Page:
Social Security is likely not enough to live on for most people. I would argue that lower income households will have an easier time getting by on Social Security income alone because of the bend-point formula and the fact that they’re used to living on a lower income.
7) Know When Social Security Will “Run Out” and What that Means. It’s a common scare tactic among insurance salesmen selling annuities to say something like, “Social Security is bankrupt and you can’t rely on it. Come and buy a high-fee super-complex annuity that you’ll never be able to get out of from me.” This is a bunch of garbage. I wrote an article on the fate of Social Security using real data – not fake hype. But here’s the gist of it:
- The Social Security Trust had $2.85 trillion (with a “t”) in assets (reserves) at the end of 2016, which represents an increase of about $35 billion from December 2015.
- Reserves will continue to rise through 2021 because Social Security income is greater than what it pays out. What, a surplus? Yes, that’s right. Social Security collects more from employees and employers than it pays out to beneficiaries. Reserves will be about $3 trillion by 2022.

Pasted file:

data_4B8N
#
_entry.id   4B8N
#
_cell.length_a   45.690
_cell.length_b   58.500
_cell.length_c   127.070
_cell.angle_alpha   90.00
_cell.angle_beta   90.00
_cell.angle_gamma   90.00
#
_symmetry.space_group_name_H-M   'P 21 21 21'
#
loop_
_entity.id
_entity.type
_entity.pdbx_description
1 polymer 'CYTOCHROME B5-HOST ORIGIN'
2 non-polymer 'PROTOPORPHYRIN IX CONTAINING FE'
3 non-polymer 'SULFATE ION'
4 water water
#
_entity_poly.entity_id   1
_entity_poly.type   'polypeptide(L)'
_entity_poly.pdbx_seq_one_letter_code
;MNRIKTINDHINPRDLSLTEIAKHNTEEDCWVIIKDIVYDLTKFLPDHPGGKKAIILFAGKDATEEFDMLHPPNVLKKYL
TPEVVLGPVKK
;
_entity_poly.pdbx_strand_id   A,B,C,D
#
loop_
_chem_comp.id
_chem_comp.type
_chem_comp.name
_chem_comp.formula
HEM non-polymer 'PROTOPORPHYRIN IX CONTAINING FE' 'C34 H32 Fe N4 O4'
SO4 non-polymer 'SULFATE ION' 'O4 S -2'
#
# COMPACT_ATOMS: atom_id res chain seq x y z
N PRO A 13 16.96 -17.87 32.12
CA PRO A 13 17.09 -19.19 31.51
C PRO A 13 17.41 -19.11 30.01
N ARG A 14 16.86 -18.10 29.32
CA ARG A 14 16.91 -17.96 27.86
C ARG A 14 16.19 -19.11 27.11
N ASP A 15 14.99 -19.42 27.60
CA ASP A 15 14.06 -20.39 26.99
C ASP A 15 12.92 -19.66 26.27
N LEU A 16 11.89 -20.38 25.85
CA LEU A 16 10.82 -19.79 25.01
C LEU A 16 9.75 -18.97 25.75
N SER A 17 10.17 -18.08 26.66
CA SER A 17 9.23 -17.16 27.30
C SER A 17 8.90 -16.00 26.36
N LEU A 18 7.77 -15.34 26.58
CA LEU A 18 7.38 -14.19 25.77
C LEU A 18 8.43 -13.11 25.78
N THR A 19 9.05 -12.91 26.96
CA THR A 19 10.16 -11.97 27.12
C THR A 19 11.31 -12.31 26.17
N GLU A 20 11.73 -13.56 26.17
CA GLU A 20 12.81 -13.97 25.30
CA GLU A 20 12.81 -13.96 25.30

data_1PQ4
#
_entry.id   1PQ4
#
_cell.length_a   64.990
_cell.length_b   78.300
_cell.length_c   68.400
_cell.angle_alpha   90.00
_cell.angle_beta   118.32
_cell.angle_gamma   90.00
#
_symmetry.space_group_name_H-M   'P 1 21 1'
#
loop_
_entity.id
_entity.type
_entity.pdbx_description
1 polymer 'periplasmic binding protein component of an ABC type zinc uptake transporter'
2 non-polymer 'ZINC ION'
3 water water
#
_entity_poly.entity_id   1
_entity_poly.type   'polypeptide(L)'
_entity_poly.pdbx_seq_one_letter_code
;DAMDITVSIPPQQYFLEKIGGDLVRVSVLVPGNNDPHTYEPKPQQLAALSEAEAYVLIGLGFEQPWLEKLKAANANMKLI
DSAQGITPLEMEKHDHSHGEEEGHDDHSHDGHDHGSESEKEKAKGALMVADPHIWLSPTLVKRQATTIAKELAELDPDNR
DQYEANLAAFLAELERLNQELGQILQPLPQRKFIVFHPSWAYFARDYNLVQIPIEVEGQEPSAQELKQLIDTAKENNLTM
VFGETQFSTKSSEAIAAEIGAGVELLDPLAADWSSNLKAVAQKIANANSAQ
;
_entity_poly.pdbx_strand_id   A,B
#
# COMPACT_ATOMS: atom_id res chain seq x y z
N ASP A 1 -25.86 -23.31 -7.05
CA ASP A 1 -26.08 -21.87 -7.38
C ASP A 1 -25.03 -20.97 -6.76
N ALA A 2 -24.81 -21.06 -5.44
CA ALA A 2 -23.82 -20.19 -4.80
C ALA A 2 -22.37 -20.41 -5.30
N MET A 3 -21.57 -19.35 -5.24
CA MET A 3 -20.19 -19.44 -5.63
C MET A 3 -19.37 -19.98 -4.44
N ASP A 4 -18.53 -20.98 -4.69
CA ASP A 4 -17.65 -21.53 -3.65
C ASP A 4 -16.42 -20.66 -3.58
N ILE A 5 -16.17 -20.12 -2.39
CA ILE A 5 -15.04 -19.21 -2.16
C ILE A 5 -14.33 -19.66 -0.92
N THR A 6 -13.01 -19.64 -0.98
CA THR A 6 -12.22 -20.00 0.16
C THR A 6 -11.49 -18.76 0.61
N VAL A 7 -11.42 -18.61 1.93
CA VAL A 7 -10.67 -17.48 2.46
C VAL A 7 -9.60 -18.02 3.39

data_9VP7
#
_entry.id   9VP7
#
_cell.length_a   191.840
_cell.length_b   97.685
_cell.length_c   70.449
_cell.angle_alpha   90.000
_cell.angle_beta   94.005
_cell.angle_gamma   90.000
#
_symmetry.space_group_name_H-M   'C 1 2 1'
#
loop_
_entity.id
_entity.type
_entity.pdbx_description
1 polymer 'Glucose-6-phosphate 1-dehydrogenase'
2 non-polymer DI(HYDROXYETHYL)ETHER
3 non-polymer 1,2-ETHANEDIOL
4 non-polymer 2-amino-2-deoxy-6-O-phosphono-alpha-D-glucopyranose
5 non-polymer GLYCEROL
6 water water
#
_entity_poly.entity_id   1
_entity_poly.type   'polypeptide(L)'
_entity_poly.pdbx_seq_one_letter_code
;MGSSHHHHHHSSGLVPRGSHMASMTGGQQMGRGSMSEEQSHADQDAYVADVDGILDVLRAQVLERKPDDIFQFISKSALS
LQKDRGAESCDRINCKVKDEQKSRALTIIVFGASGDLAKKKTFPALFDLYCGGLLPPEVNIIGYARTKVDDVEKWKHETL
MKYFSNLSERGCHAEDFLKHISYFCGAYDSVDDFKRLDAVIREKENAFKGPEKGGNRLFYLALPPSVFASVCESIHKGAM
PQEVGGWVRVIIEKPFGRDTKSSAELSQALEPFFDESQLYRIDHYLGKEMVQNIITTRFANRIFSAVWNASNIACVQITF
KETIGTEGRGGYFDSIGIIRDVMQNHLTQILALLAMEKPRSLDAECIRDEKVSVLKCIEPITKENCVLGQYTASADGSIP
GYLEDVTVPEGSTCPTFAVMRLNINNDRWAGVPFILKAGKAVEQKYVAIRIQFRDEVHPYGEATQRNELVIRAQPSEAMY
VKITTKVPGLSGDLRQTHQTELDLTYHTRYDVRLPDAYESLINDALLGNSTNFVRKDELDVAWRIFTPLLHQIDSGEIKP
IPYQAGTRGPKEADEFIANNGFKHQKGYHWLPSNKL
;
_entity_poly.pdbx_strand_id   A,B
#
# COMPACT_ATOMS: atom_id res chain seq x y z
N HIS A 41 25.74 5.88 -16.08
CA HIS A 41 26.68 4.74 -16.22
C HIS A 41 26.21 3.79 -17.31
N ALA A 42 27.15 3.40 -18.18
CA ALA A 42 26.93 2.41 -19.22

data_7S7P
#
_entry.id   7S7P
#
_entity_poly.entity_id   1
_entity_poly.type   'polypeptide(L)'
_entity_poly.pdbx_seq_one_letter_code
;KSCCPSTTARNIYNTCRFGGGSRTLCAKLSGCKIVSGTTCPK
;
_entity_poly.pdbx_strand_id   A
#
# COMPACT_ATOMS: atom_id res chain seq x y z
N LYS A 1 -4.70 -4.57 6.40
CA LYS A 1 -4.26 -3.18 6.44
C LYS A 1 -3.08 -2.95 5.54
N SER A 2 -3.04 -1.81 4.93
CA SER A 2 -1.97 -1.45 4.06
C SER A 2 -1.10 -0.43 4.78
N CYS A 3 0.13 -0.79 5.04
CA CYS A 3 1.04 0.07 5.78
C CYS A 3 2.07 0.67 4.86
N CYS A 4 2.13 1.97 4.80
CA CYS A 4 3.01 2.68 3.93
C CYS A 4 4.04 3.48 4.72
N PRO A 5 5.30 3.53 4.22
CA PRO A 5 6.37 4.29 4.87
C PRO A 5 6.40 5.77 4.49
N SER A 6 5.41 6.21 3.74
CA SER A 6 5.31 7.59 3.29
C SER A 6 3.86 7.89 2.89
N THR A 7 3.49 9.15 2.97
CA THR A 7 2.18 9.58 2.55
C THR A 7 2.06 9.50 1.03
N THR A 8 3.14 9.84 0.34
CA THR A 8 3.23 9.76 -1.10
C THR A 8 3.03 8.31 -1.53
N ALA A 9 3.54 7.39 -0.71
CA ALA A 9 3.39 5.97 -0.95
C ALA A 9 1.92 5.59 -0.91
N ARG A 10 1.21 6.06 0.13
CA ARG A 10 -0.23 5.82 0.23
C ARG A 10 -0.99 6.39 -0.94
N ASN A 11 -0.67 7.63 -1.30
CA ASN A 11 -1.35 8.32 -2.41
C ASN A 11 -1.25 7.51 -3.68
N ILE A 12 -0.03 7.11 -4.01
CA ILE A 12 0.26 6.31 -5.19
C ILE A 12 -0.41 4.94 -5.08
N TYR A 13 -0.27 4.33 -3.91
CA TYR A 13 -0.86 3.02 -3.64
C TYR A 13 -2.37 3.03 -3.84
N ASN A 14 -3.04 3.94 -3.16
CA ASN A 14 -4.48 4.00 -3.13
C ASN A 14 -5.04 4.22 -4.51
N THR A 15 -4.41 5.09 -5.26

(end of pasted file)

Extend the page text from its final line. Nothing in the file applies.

- The Social Security Trust will be drawn from $3 trillion to $0 from 2022 to 2034 due to more people collecting benefits.
What does this mean for people claiming Social Security in 2018? Your benefits are good for the next 16 years. Then, your benefits may be cut by up to 25% or Congress will have to increase payroll taxes by 2 – 4%. There’s another possibility that we could get enough people in America being paid higher wages that we could compensate, at least partially, for the shortfall. I’m not sure how that would play out because I don’t have the data.
The most important thing to do before claiming Social Security in 2018 is to make sure you understand the implications of filing at different ages. Make sure to consider all your assets when filing and not just focus on Social Security. You may be able to get a lot more money over the life of your retirement with some careful planning.
Input your email in the box below to get more updates like this. I write about Social Security, retirement planning, and investing and send you my research every couple of weeks. Have a retirement question? Feel free to comment below or email me after signing up below.